Sisterhood Blog

Two Sides of a Cliché Coin

By Lilit Marcus

Getty Images
Aviva Drescher

Last season, “The Real Housewives of New York City” started to fall apart. Like many reality show participants, the Housewives were all too aware of their own roles and too obsessed with promoting their products and businesses. So Bravo, the network that airs all of the “Housewives” shows, fired half the cast and brought in three new women, one of whom was Aviva Drescher. Drescher, who is Jewish, was considered the replacement for fired housewife Jill Zarin, best known for sparring with more successful ex-castmate Bethenny Frankel. Both Aviva and Jill (who reportedly know each other and hang out in real life) are terrible, stereotypical examples of Jewish women, albeit in quite different ways. Together, they exemplify every bad cliché that exists about Jewish women on television.

Some of the things that made Jill a compelling person to watch on television were the same things that made her a terrible person to watch on television. She self-identified as a “yenta,” and during the first season of the show she was shown trying to matchmake on multiple levels (she introduced a cast member with young children to a friend who did admissions for a prestigious Manhattan preschool). But as we learned more about Jill and the show brightened her star, her negative qualities came more sharply into view. She was nosy, bossy and loud. She inserted herself into every possible storyline, including ones that had nothing to do with her. She lectured others about how to dress for a wedding, how to express sympathy, and how to have a fight. In one particularly cringe-worthy moment, she saved an angry voicemail message from Frankel and played it for anyone and everyone who would listen. Sometimes, watching Jill was like watching a cartoon character come to life.

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The Gold Lining of Israel’s ‘Housewives’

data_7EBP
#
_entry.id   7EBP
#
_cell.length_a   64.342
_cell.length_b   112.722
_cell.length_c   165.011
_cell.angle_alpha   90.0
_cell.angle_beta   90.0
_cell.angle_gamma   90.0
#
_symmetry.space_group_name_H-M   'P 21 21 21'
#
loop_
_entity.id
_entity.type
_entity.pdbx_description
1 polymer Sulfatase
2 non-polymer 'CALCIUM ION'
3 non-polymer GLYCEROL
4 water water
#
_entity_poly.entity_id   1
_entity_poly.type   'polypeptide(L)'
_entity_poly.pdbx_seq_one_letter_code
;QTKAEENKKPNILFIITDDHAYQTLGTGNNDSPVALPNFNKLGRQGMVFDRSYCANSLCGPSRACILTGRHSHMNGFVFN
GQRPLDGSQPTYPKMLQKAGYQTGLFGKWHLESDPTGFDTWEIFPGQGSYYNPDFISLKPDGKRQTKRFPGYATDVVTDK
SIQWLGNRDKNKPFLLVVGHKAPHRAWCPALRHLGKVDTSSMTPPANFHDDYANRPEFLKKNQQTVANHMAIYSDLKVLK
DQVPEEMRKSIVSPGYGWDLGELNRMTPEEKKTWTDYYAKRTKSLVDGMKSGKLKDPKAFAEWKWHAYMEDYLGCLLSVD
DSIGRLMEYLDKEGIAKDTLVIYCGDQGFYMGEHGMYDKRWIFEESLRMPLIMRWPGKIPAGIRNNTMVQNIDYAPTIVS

By Allison Kaplan Sommer

nana10.co.il
The cast of ‘HaMeusharot

Let’s get something straight: I believe that the world would be a far better place, and women would be far better off, if Bravo had never invented the “Real Housewives” television reality show genre. But unfortunately for women — especially those of Orange County, Beverly Hills, New York City, Atlanta, New Jersey and Washington, DC — there is obviously some deep human need for a glimpse of the lives of the rich and ostentatious, and what better, albeit sexist, prism than the lives of the privileged women? And so the endless viewing of luxury living and staged catfighting, where men are either non-existent, or as interesting than the furniture, became a staple of American television.

Then just as nearly every successful reality series from “Survivor” to “The Voice” has made aliyah to Israel, so came the “Housewives” concept. The staged reality series about wealthy Israeli women, “HaMeusharot,” (“Wealthy Women”) and the timing couldn’t have been more unfortunate. Right around its premiere last summer, Israeli social protesters pitched their tents on Rothschild Street and the ‘tycoons’ become public enemy number one. It was as if the series premiere of Donald Trump’s “The Apprentice” coincided with the emergence of Occupy Wall Street.

You’d think people wouldn’t have been in the mood for the rich and famous. But the show quickly drew an audience and received relatively strong ratings for the financially struggling television channel that airs it.